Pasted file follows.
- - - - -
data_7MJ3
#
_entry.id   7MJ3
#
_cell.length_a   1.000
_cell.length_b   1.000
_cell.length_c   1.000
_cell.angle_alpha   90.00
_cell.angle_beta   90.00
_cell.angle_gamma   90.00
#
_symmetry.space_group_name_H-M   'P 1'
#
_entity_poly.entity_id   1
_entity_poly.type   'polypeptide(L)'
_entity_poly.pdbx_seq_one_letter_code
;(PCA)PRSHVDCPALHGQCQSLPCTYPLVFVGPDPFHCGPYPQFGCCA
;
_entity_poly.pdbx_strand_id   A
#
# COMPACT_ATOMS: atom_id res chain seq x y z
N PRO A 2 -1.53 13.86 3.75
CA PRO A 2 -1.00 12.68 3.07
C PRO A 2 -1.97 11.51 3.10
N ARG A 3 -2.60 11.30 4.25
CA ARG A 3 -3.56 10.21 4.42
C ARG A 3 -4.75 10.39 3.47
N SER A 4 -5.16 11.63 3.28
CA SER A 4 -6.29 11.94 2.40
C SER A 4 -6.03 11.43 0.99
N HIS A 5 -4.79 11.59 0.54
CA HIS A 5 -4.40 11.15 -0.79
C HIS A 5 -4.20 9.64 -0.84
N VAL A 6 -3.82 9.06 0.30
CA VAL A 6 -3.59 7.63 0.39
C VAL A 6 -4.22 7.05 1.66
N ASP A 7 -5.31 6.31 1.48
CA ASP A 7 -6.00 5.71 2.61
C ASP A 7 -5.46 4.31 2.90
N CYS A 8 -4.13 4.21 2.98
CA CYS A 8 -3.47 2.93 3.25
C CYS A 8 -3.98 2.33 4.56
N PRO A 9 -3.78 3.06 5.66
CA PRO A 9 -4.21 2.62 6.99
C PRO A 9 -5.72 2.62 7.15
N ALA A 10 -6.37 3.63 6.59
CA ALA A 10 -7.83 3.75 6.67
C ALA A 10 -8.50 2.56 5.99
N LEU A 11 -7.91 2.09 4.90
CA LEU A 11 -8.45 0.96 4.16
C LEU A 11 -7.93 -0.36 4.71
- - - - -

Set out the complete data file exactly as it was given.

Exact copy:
data_7MJ3
#
_entry.id   7MJ3
#
_cell.length_a   1.000
_cell.length_b   1.000
_cell.length_c   1.000
_cell.angle_alpha   90.00
_cell.angle_beta   90.00
_cell.angle_gamma   90.00
#
_symmetry.space_group_name_H-M   'P 1'
#
_entity_poly.entity_id   1
_entity_poly.type   'polypeptide(L)'
_entity_poly.pdbx_seq_one_letter_code
;(PCA)PRSHVDCPALHGQCQSLPCTYPLVFVGPDPFHCGPYPQFGCCA
;
_entity_poly.pdbx_strand_id   A
#
# COMPACT_ATOMS: atom_id res chain seq x y z
N PRO A 2 -1.53 13.86 3.75
CA PRO A 2 -1.00 12.68 3.07
C PRO A 2 -1.97 11.51 3.10
N ARG A 3 -2.60 11.30 4.25
CA ARG A 3 -3.56 10.21 4.42
C ARG A 3 -4.75 10.39 3.47
N SER A 4 -5.16 11.63 3.28
CA SER A 4 -6.29 11.94 2.40
C SER A 4 -6.03 11.43 0.99
N HIS A 5 -4.79 11.59 0.54
CA HIS A 5 -4.40 11.15 -0.79
C HIS A 5 -4.20 9.64 -0.84
N VAL A 6 -3.82 9.06 0.30
CA VAL A 6 -3.59 7.63 0.39
C VAL A 6 -4.22 7.05 1.66
N ASP A 7 -5.31 6.31 1.48
CA ASP A 7 -6.00 5.71 2.61
C ASP A 7 -5.46 4.31 2.90
N CYS A 8 -4.13 4.21 2.98
CA CYS A 8 -3.47 2.93 3.25
C CYS A 8 -3.98 2.33 4.56
N PRO A 9 -3.78 3.06 5.66
CA PRO A 9 -4.21 2.62 6.99
C PRO A 9 -5.72 2.62 7.15
N ALA A 10 -6.37 3.63 6.59
CA ALA A 10 -7.83 3.75 6.67
C ALA A 10 -8.50 2.56 5.99
N LEU A 11 -7.91 2.09 4.90
CA LEU A 11 -8.45 0.96 4.16
C LEU A 11 -7.93 -0.36 4.71